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Featured Article: Grave Conversations. Grave Consequences. - Three crosses. Three women mournfully watching as men struggle to remove three nails. They lay the limp body onto the lap of his mother. Cold arms. Cold chest. Cold legs. Stabat Mater. Hours before, on the Via Dolorosa through the streets of Jerusalem, I heard soldiers command a burly African from Cyrene (present-day Libya -- 1500 miles from Jerusalem) to help the Man of Sorrows carry his cross up Calvary Hill. Read Full Story

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Congress XGod has given us the privilege to gather as the Tenth National Black Catholic Congress. Formed by the convictions of the Gospel, filled with the Holy Spirit, and inspired by the witness of our ancestors, we are deeply grateful for the gift of our Catholic Christian and African heritage. Our contributions to our Church and society enriches the lives of people of every ethnicity.

Within the Church, we strive to be faithful to the teaching of Christ which has been handed down to us through the Apostles. In the Sacrament of Holy Baptism, God the Father has made us His beloved children, followers of our Lord Jesus Christ within the fellowship of the Church.

While the Church that Christ founded is holy, the members of the Church continually need conversion (Catechism of the Catholic Church 825). Catholics of African descent in this nation have offered a prophetic witness. Bearing the mark of catholicity means that the Church must be vigilant in confronting racism and correcting its consequences. Some Black Catholics of my grandparents' generation remember sitting in a segregated area in church (either the back or the balcony) and receiving Holy Communion last. They knew that these practices were not a reflection of the true teachings of the Church. It was the grace of the sacraments that enabled Black Catholics to speak out that change must happen. Thank God that there were others who stood with us, including members of the hierarchy and other pastoral leaders.

The issue of whether it is appropriate for our Faith to influence our approach to public policy has not been a vexing one for us. Our people has experienced the Gospel of Jesus Christ as a liberating path through: preaching and teaching; spirituals and hymns; prayer and fasting; the celebration of the sacraments and our commitment to serve in our communities. Events in our nation since the last Congress - such as the slow governmental response to the aftermath of Hurricane Katrina and a popular talk show host using a nationwide platform to attempt to demean the achievements of African American women at Rutgers University - dispel any notion that racism is dead in the United States of America.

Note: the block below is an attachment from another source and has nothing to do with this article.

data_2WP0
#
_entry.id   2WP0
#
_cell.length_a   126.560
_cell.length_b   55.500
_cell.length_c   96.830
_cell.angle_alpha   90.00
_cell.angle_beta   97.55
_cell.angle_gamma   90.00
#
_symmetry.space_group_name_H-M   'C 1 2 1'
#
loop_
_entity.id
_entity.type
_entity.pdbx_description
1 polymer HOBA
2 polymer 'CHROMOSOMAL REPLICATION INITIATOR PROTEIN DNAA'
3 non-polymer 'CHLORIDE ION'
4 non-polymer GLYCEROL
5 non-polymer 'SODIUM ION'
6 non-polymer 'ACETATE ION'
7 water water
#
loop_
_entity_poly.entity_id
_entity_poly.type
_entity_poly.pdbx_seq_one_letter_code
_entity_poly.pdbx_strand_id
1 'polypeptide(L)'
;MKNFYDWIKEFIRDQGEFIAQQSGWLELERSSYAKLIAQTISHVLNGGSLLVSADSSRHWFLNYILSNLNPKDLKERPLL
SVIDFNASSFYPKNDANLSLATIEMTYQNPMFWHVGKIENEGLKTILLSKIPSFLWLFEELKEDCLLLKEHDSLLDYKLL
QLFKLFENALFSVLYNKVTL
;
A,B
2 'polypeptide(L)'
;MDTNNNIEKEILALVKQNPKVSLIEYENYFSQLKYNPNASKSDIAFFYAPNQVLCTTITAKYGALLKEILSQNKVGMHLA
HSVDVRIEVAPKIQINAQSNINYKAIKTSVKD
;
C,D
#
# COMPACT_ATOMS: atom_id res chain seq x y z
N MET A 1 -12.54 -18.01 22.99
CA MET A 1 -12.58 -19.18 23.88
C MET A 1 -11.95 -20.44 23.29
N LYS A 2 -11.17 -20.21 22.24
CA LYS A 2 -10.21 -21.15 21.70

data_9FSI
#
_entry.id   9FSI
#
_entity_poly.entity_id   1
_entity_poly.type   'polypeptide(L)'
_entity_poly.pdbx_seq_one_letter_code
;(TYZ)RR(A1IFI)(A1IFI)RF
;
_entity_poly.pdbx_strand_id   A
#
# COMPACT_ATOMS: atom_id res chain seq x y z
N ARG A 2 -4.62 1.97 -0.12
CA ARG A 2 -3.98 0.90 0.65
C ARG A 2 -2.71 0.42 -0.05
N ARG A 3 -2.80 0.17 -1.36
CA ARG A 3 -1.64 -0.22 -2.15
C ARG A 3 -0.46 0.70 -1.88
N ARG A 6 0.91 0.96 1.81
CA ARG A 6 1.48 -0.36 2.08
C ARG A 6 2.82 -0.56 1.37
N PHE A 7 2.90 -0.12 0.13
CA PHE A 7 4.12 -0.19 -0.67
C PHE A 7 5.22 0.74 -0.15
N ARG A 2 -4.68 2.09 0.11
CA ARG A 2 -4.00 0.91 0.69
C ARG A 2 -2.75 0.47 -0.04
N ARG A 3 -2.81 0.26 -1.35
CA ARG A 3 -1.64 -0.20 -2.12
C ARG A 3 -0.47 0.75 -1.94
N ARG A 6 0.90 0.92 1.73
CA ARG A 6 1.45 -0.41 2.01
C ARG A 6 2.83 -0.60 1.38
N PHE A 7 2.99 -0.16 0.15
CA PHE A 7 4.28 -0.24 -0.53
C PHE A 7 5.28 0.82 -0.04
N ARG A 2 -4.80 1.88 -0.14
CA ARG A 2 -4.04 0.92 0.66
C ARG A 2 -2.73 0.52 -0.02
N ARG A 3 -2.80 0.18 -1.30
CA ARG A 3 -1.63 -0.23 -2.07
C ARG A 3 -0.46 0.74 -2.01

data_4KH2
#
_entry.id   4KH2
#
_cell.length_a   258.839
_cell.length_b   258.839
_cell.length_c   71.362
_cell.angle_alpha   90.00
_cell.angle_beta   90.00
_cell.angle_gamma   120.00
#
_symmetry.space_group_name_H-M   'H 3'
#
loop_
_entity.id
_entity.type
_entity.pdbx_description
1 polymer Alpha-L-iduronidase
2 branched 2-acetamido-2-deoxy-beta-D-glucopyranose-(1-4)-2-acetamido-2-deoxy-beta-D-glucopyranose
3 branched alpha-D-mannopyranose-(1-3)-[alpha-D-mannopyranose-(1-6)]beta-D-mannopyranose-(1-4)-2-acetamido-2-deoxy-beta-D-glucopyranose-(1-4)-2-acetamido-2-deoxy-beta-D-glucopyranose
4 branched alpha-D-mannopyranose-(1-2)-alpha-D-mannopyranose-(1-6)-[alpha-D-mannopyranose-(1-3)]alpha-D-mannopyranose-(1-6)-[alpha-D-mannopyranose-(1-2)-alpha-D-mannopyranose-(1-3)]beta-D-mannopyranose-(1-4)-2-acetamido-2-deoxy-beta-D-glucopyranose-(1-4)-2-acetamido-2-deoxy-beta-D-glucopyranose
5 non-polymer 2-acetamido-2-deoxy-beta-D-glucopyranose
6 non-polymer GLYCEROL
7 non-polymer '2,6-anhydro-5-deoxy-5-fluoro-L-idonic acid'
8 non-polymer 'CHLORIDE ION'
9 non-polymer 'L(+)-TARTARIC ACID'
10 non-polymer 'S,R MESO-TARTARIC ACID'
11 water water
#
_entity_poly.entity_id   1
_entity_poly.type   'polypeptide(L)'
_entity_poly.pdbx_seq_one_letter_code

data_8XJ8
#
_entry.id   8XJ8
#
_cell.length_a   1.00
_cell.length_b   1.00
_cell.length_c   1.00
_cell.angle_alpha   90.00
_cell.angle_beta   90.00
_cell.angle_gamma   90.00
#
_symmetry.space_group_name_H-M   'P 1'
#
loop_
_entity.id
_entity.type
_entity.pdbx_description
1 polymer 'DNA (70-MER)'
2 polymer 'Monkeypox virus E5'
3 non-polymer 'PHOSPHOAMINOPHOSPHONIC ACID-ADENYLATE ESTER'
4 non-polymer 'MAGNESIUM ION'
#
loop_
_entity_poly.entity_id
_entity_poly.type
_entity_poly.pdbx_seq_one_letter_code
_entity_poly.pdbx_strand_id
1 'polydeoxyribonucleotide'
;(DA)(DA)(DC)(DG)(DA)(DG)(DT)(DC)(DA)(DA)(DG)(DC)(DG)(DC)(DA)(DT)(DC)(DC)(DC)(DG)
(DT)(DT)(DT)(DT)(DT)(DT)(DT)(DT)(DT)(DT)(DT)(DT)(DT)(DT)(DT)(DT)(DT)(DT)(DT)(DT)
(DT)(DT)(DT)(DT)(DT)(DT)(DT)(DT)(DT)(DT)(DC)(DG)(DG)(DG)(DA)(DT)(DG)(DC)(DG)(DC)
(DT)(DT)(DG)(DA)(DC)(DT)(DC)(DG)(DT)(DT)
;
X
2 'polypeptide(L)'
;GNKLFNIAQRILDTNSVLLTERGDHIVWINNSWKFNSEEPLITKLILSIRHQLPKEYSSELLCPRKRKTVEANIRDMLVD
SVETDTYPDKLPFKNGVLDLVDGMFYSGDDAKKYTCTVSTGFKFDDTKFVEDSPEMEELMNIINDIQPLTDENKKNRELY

Since the first Congress in 1889, the Movement has cooperated with sacramental graces to have a positive impact in our Church, across our nation, and around the world. Now, we are gathering in Buffalo twenty years after the resumption of these Congresses. The sixth Congress met in Washington, D.C. in 1987. Over 1500 people responded to the call of the Lord by saying, "Here I am, send me!" (cf. Isaiah 6:8; This was the theme of Congress VI) They developed a pastoral plan to build on the momentum started by the Black Bishops in their pastoral letter of 1984, What We Have Seen and Heard.

In 1992, the seventh Congress met in New Orleans to approve pastoral and public policy strategies to strengthen the African American family. The eighth Congress met in Baltimore in 1997 to heighten awareness to be witnesses of Christ and His Church always and everywhere. We are ambassadors for Christ, speaking "on behalf of the Lord to heal, to mend, to comfort, to build [and] to restore" (cf. 2 Corinthians 5:20; Congress 8). "What we have seen and heard, we proclaim and celebrate" (Ibid.; This was the theme of Congress VII). There was a great celebration of worship at the Basilica of the National Shrine of the Immaculate Conception in Washington, D.C. when we dedicated Our Mother of Africa Chapel (Ibid.)

 

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